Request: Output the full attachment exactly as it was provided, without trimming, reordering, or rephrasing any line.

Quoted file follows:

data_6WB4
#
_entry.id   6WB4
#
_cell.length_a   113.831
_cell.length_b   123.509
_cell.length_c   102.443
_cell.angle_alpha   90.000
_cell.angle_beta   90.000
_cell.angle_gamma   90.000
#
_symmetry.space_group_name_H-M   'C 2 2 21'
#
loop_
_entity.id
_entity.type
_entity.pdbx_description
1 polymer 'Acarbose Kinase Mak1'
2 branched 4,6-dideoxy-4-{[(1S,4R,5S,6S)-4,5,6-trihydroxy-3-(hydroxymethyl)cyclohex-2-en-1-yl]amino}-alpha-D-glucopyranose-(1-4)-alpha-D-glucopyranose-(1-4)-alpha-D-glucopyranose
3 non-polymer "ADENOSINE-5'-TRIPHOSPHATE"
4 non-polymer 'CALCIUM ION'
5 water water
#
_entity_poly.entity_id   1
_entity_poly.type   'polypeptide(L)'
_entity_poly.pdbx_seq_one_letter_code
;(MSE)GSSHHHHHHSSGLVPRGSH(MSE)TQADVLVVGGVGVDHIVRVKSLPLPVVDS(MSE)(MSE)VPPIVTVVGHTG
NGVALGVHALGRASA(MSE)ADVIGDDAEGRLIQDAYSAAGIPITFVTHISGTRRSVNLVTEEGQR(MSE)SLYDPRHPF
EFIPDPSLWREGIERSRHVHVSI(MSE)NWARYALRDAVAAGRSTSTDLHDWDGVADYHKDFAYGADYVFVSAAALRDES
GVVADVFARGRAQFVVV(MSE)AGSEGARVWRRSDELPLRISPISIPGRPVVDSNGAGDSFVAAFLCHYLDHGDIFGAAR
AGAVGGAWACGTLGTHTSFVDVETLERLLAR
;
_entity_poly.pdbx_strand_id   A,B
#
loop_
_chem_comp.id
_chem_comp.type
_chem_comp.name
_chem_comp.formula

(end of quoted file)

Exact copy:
data_6WB4
#
_entry.id   6WB4
#
_cell.length_a   113.831
_cell.length_b   123.509
_cell.length_c   102.443
_cell.angle_alpha   90.000
_cell.angle_beta   90.000
_cell.angle_gamma   90.000
#
_symmetry.space_group_name_H-M   'C 2 2 21'
#
loop_
_entity.id
_entity.type
_entity.pdbx_description
1 polymer 'Acarbose Kinase Mak1'
2 branched 4,6-dideoxy-4-{[(1S,4R,5S,6S)-4,5,6-trihydroxy-3-(hydroxymethyl)cyclohex-2-en-1-yl]amino}-alpha-D-glucopyranose-(1-4)-alpha-D-glucopyranose-(1-4)-alpha-D-glucopyranose
3 non-polymer "ADENOSINE-5'-TRIPHOSPHATE"
4 non-polymer 'CALCIUM ION'
5 water water
#
_entity_poly.entity_id   1
_entity_poly.type   'polypeptide(L)'
_entity_poly.pdbx_seq_one_letter_code
;(MSE)GSSHHHHHHSSGLVPRGSH(MSE)TQADVLVVGGVGVDHIVRVKSLPLPVVDS(MSE)(MSE)VPPIVTVVGHTG
NGVALGVHALGRASA(MSE)ADVIGDDAEGRLIQDAYSAAGIPITFVTHISGTRRSVNLVTEEGQR(MSE)SLYDPRHPF
EFIPDPSLWREGIERSRHVHVSI(MSE)NWARYALRDAVAAGRSTSTDLHDWDGVADYHKDFAYGADYVFVSAAALRDES
GVVADVFARGRAQFVVV(MSE)AGSEGARVWRRSDELPLRISPISIPGRPVVDSNGAGDSFVAAFLCHYLDHGDIFGAAR
AGAVGGAWACGTLGTHTSFVDVETLERLLAR
;
_entity_poly.pdbx_strand_id   A,B
#
loop_
_chem_comp.id
_chem_comp.type
_chem_comp.name
_chem_comp.formula